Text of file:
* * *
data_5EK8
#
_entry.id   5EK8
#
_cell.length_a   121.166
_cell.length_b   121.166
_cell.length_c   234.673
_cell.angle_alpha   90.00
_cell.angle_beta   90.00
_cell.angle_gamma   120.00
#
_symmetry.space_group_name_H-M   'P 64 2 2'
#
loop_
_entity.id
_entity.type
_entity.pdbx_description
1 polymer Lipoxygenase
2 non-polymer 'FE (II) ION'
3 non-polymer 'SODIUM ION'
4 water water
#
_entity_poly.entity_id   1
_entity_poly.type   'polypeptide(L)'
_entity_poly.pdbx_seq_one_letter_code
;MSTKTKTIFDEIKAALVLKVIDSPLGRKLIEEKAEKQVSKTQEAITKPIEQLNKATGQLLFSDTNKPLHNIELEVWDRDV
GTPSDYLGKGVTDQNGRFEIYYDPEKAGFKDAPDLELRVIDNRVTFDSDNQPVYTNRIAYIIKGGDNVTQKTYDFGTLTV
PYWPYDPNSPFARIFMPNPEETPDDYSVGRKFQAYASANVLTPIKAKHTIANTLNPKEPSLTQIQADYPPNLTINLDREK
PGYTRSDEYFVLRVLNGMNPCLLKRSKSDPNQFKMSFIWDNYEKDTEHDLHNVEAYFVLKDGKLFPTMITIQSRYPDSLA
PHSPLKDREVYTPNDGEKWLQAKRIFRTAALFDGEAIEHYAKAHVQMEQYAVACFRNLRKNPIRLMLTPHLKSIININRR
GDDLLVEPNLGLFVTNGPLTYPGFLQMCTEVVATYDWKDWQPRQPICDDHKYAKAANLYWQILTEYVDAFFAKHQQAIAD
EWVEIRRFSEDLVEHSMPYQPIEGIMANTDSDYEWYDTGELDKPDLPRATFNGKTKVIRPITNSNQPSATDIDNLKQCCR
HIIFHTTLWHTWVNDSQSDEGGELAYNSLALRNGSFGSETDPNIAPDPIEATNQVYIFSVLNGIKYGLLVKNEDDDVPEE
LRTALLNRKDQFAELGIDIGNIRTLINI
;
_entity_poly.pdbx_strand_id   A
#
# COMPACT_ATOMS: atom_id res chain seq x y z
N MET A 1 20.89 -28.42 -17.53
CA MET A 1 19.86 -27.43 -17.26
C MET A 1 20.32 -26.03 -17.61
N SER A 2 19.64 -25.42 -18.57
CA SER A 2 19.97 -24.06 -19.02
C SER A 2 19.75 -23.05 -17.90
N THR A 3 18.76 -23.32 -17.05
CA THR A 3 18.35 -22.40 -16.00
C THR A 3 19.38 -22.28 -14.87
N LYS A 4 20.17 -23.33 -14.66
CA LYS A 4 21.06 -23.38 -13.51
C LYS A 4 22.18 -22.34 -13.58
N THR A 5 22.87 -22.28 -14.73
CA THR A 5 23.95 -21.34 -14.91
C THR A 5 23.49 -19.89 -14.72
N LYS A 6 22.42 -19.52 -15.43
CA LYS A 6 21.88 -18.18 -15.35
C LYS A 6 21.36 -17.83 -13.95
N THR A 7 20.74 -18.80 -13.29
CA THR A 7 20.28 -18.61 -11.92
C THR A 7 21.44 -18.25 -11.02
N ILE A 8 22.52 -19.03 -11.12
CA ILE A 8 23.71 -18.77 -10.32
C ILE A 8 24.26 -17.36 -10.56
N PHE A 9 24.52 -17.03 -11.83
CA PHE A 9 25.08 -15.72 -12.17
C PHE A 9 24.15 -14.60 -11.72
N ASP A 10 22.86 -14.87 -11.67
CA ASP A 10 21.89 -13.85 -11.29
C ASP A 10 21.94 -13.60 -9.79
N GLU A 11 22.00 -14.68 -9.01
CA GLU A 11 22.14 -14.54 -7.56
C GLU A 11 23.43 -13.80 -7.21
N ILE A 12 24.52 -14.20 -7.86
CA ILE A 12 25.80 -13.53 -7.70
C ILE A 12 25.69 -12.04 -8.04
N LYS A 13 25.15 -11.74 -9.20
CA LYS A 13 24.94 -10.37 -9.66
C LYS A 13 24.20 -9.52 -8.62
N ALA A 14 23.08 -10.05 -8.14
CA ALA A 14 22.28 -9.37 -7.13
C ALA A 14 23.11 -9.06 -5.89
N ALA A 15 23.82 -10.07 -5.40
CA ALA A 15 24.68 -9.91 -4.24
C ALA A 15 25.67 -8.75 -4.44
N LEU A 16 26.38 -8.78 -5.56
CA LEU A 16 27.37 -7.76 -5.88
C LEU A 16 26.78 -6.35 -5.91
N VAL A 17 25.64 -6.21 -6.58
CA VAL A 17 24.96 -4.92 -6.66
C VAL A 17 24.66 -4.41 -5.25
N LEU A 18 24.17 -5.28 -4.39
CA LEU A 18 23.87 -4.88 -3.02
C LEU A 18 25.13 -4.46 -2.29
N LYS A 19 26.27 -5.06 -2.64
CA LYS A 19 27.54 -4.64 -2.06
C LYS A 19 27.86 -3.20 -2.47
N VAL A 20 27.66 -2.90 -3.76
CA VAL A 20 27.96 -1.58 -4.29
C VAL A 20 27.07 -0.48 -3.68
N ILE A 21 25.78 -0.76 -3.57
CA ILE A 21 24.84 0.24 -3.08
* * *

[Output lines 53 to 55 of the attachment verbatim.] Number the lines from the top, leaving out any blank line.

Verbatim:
C THR A 5 23.49 -19.89 -14.72
N LYS A 6 22.42 -19.52 -15.43
CA LYS A 6 21.88 -18.18 -15.35